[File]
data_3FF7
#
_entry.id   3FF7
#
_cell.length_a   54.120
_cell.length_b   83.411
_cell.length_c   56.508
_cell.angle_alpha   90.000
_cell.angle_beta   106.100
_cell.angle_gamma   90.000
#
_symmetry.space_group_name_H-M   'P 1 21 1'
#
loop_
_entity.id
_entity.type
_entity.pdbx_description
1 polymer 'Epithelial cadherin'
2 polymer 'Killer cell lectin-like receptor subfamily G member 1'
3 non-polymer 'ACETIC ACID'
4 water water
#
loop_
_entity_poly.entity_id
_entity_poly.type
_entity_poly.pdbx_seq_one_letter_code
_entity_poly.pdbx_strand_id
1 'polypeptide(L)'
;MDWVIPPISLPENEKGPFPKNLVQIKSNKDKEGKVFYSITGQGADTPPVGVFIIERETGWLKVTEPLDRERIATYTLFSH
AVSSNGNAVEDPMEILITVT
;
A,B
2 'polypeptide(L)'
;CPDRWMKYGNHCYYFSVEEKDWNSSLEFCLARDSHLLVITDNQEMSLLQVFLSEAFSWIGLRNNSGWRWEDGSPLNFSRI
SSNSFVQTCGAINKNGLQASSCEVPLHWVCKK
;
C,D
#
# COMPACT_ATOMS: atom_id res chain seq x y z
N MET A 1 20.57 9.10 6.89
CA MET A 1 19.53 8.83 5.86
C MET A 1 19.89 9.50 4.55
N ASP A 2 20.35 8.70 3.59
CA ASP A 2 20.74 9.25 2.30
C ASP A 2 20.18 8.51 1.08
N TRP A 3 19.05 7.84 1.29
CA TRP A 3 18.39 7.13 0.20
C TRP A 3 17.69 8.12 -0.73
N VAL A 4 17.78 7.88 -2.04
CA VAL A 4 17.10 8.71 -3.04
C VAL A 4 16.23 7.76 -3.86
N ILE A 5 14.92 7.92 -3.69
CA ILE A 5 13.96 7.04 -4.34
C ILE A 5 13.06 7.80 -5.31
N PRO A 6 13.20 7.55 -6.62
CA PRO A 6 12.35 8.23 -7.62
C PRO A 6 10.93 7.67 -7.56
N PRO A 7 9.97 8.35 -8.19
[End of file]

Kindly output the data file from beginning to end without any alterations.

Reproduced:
data_3FF7
#
_entry.id   3FF7
#
_cell.length_a   54.120
_cell.length_b   83.411
_cell.length_c   56.508
_cell.angle_alpha   90.000
_cell.angle_beta   106.100
_cell.angle_gamma   90.000
#
_symmetry.space_group_name_H-M   'P 1 21 1'
#
loop_
_entity.id
_entity.type
_entity.pdbx_description
1 polymer 'Epithelial cadherin'
2 polymer 'Killer cell lectin-like receptor subfamily G member 1'
3 non-polymer 'ACETIC ACID'
4 water water
#
loop_
_entity_poly.entity_id
_entity_poly.type
_entity_poly.pdbx_seq_one_letter_code
_entity_poly.pdbx_strand_id
1 'polypeptide(L)'
;MDWVIPPISLPENEKGPFPKNLVQIKSNKDKEGKVFYSITGQGADTPPVGVFIIERETGWLKVTEPLDRERIATYTLFSH
AVSSNGNAVEDPMEILITVT
;
A,B
2 'polypeptide(L)'
;CPDRWMKYGNHCYYFSVEEKDWNSSLEFCLARDSHLLVITDNQEMSLLQVFLSEAFSWIGLRNNSGWRWEDGSPLNFSRI
SSNSFVQTCGAINKNGLQASSCEVPLHWVCKK
;
C,D
#
# COMPACT_ATOMS: atom_id res chain seq x y z
N MET A 1 20.57 9.10 6.89
CA MET A 1 19.53 8.83 5.86
C MET A 1 19.89 9.50 4.55
N ASP A 2 20.35 8.70 3.59
CA ASP A 2 20.74 9.25 2.30
C ASP A 2 20.18 8.51 1.08
N TRP A 3 19.05 7.84 1.29
CA TRP A 3 18.39 7.13 0.20
C TRP A 3 17.69 8.12 -0.73
N VAL A 4 17.78 7.88 -2.04
CA VAL A 4 17.10 8.71 -3.04
C VAL A 4 16.23 7.76 -3.86
N ILE A 5 14.92 7.92 -3.69
CA ILE A 5 13.96 7.04 -4.34
C ILE A 5 13.06 7.80 -5.31
N PRO A 6 13.20 7.55 -6.62
CA PRO A 6 12.35 8.23 -7.62
C PRO A 6 10.93 7.67 -7.56
N PRO A 7 9.97 8.35 -8.19